The Baltimore County Council has introduced a bill that would offer some 1,100 county employees early retirement, with the goal of finding about 200 employees willing to take it.

The measure, introduced at the council's Monday, Sept. 19, meeting, represents a process that Don Mohler, County Executive Kevin Kamenetz's chief of staff, called a "humane and evaluative" process that could save the county as much as $15 million in the face of a shrinking budget.


"If we can have 200 people volunteer, we can save somewhere in the ball park of $10 to $15 million going forward," Mohler said.

"If you're going to have significant savings, you have to continue to reduce the size of the government workforce," Mohler said Tuesday.

"We're hopeful that in this process, we think it will allow us to continue to eliminate the size of the county workforce without endangering our core services: public safety, education, and infrastructure," he said.

The bill, which will be discussed at the council's Tuesday, Oct. 11, work session, could be voted on as soon as Monday, Oct. 17.

The county has a workforce of about 8,000, Mohler said, and of those, about 1,100 county employees will meet the criteria put forth by the bill.

The county administrative officer will review each person who volunteers on a case-by-case basis, and if the individual's position can be eliminated, that person will be eligible for early retirement.

Under current County Code, all county employees are eligible for retirement at age 60 with five years of service or after 30 years of service, whichever comes first. If an employee has collected 20 years of service time and turns 55, he is also eligible for retirement.

But under the bill proposed Monday, early retirement would be available to any county employee with 25 years, or with 20 years at age 50, or with 5 years at age 60.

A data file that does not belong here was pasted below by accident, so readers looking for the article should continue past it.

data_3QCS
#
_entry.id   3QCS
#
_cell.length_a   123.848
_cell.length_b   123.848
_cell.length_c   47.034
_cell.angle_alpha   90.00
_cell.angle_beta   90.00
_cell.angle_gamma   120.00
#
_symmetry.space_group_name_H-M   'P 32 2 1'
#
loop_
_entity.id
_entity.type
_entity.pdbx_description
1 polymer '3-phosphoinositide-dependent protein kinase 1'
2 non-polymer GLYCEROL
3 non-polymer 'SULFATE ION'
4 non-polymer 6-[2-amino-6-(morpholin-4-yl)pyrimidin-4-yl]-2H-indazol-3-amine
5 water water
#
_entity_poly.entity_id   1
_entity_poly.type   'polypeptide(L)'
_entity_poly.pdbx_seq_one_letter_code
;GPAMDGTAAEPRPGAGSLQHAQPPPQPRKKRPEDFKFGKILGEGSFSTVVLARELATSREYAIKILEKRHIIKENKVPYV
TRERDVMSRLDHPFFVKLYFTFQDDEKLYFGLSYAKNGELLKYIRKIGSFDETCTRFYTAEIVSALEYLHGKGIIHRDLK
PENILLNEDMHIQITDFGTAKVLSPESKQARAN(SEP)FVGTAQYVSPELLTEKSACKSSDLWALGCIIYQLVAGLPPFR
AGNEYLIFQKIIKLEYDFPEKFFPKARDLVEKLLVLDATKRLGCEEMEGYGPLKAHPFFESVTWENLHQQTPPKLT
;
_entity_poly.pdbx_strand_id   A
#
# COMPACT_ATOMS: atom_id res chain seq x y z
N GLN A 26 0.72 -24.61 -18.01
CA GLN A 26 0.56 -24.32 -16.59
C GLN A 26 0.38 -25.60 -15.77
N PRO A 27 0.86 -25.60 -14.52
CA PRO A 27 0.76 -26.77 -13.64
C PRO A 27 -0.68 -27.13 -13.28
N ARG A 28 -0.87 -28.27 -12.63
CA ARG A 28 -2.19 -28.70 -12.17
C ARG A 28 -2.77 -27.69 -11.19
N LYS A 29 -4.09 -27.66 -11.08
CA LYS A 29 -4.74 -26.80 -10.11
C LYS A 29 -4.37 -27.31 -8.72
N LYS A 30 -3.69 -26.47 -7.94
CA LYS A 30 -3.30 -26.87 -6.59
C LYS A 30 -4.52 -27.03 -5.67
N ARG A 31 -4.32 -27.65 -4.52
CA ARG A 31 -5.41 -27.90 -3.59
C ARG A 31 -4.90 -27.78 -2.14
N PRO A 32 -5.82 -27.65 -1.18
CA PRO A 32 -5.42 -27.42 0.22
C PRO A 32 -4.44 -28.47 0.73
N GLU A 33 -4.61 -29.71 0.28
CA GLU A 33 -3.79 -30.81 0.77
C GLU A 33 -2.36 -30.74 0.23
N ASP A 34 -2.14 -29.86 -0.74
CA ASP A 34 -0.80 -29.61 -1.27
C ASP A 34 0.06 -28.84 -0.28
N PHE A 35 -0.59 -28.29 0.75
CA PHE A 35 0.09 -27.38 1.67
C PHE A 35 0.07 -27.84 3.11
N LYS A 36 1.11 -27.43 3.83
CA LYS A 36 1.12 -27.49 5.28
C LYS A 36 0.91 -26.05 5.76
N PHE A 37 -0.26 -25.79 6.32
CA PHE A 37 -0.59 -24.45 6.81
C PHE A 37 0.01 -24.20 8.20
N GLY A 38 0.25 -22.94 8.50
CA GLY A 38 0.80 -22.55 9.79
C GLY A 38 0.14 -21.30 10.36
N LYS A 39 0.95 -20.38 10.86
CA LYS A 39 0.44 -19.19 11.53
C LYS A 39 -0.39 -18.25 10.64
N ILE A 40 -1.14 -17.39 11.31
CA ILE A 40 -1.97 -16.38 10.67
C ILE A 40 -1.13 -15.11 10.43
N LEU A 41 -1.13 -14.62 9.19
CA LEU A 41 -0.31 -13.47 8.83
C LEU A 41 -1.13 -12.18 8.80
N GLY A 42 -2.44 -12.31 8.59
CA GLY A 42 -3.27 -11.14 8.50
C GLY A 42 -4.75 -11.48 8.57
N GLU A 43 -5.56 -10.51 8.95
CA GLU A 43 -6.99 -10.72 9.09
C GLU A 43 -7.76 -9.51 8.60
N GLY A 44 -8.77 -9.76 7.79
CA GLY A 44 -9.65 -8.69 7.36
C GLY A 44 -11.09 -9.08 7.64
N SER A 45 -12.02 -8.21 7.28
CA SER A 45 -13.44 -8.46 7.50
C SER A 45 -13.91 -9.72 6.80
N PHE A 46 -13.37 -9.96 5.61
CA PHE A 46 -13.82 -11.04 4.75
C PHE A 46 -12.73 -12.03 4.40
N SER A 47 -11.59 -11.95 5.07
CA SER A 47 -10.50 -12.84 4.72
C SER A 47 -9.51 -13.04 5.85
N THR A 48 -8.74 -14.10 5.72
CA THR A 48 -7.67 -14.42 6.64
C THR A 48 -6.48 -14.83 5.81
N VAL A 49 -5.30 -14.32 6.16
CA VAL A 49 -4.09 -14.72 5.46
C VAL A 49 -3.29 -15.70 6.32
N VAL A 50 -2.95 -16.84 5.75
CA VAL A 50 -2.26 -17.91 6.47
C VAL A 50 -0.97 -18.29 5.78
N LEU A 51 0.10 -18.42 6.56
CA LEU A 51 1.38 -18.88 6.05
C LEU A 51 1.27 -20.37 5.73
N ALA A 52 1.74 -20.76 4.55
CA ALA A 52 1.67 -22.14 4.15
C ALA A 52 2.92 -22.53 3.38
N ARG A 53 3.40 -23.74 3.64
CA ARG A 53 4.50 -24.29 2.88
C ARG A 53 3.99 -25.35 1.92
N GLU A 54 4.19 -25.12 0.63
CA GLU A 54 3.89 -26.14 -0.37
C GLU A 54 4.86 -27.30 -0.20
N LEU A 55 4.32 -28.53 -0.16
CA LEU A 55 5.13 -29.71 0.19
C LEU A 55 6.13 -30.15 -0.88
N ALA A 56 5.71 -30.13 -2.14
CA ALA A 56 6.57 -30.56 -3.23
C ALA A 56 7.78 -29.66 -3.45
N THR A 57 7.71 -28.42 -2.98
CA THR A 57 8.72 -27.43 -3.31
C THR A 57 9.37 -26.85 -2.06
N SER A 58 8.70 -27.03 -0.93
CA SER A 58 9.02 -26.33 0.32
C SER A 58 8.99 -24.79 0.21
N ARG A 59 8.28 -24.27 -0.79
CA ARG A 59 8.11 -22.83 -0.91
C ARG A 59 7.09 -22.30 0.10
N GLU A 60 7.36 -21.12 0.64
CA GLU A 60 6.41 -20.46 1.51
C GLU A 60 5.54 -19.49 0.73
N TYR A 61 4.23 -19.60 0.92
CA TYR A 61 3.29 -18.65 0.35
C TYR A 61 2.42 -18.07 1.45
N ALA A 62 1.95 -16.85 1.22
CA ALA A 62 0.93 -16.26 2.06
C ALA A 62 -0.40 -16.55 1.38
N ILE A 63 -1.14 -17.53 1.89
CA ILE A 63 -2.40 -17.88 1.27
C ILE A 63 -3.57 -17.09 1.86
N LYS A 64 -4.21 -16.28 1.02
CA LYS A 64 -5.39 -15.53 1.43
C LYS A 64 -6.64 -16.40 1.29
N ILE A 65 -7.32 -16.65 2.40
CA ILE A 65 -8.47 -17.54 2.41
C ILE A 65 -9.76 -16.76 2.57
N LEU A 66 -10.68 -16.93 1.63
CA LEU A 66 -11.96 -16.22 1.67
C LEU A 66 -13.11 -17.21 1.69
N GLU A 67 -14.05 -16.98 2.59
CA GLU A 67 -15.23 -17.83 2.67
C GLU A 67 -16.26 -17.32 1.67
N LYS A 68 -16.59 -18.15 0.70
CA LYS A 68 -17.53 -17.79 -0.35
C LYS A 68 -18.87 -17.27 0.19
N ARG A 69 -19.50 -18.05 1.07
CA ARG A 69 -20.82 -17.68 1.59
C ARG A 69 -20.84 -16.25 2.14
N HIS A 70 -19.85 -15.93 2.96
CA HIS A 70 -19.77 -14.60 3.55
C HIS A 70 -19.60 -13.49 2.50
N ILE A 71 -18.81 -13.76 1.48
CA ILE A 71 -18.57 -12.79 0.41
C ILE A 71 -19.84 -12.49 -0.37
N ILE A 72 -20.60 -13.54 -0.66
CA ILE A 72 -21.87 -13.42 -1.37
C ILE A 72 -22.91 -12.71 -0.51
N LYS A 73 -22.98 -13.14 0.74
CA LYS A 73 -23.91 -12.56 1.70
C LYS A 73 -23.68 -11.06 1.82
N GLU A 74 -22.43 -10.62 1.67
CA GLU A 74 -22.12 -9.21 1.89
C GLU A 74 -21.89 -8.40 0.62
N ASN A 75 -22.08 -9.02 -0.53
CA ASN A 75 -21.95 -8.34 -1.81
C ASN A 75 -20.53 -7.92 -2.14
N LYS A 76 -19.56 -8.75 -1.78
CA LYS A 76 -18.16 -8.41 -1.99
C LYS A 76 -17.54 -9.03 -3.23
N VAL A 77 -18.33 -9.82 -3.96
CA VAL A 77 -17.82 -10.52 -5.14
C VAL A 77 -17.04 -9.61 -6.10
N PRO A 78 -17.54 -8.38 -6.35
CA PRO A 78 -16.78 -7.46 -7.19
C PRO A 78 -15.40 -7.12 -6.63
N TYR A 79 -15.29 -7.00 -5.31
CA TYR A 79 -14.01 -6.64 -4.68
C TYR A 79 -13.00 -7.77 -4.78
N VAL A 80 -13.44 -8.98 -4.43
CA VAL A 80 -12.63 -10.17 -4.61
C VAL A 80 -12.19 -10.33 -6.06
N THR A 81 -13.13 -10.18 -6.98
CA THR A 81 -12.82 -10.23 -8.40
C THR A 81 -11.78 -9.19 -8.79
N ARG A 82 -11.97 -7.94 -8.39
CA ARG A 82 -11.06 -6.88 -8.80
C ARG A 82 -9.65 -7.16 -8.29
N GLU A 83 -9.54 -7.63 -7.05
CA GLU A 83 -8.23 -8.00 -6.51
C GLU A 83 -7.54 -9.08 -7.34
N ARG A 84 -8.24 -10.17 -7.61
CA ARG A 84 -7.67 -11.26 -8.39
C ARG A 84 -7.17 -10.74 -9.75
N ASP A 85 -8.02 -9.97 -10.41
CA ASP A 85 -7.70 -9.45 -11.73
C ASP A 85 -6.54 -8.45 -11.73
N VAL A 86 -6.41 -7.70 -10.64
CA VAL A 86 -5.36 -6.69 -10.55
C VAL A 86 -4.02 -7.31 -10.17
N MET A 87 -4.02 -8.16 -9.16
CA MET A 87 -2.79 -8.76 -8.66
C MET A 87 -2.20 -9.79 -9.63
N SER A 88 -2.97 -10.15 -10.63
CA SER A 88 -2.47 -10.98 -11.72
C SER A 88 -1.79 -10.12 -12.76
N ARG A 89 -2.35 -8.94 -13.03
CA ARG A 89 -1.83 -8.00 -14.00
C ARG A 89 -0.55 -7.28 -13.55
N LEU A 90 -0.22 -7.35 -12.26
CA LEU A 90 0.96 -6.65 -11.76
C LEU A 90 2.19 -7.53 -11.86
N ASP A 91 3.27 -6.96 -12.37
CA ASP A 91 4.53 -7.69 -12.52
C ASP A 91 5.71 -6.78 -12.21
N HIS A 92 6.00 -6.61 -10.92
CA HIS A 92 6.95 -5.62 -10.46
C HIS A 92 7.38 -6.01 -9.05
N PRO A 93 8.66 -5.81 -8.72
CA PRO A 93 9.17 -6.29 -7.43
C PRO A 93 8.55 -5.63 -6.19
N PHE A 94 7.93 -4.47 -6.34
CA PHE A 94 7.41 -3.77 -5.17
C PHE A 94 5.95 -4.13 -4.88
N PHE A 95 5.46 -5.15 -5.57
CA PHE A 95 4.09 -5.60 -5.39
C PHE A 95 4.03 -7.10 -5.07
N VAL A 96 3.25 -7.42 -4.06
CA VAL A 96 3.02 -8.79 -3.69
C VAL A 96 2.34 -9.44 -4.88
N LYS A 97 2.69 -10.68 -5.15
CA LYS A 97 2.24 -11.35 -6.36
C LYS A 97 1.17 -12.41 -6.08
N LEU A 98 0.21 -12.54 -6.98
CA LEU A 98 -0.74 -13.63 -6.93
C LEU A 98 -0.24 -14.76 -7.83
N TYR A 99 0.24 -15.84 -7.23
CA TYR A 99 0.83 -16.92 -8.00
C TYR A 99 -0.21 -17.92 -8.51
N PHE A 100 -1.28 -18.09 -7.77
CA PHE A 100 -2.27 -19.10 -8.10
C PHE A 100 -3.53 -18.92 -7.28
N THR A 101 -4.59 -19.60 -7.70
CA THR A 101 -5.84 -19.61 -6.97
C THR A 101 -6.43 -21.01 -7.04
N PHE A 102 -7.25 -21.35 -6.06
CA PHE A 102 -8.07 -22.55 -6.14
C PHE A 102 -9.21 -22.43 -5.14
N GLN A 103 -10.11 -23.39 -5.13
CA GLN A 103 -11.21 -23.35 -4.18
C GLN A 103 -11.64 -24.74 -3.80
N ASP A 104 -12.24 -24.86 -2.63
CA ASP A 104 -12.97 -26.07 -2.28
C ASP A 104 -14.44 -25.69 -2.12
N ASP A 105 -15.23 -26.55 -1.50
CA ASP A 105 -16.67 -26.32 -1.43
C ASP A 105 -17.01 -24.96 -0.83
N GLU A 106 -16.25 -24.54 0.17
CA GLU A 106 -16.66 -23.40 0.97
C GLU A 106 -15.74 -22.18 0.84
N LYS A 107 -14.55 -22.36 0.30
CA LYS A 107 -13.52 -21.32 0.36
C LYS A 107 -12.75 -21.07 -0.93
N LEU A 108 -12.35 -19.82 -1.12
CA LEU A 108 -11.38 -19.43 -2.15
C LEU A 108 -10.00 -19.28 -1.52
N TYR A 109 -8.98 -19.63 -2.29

Employees could also receive credit for an additional 1.5 months of service for each year of service, up to three additional years, to help reach the threshold and become eligible for retirement.

At this point, Mohler said many county employees are still digesting the news, and will soon begin preparing for what he called, "one of the most personal decisions someone can make."

"The decision to retire is very personal," he said. "It varies from family to family, individual to individual. Everyone's family circumstances are different. Employees will study the proposal, talk with their loved ones, and make a very personal decision."

Fifth District County Councilman David Marks, who represents Towson and Perry Hall, commended Kamenetz for "looking at all the ways to shrink government as we deal with the effects of the recession."

"He's pursuing every option he can without laying off or furloughing employees," Marks said. "I think generally, the county executive has set the right tone since he was sworn in. He knows that none of us want to be raising taxes or laying off employees."

Not for everyone


Not all county employees will be eligible for early retirement. The bill does not apply to police officers below the rank of lieutenant, firefighters below the rank of captain, deputy sheriffs, correctional officers, 911 center personnel and all public health nurses, social workers and appointed department heads.

The move isn't the first the county has made to accommodate a shrinking budget. The county has not provided for cost-of-living allowances for employees in the last several budget cycles. In the budget for fiscal year 2012, 180 positions were eliminated, and Mohler said there are now fewer county government employees than there were 20 years ago.

He anticipates the budget situation will only get worse.

"When (Kamenetz) introduced his budget for fiscal year 2012, he said as challenging as it was, when we got to 2013 and 2014, they'd be even more challenging," Mohler said. "That's proven to be the case."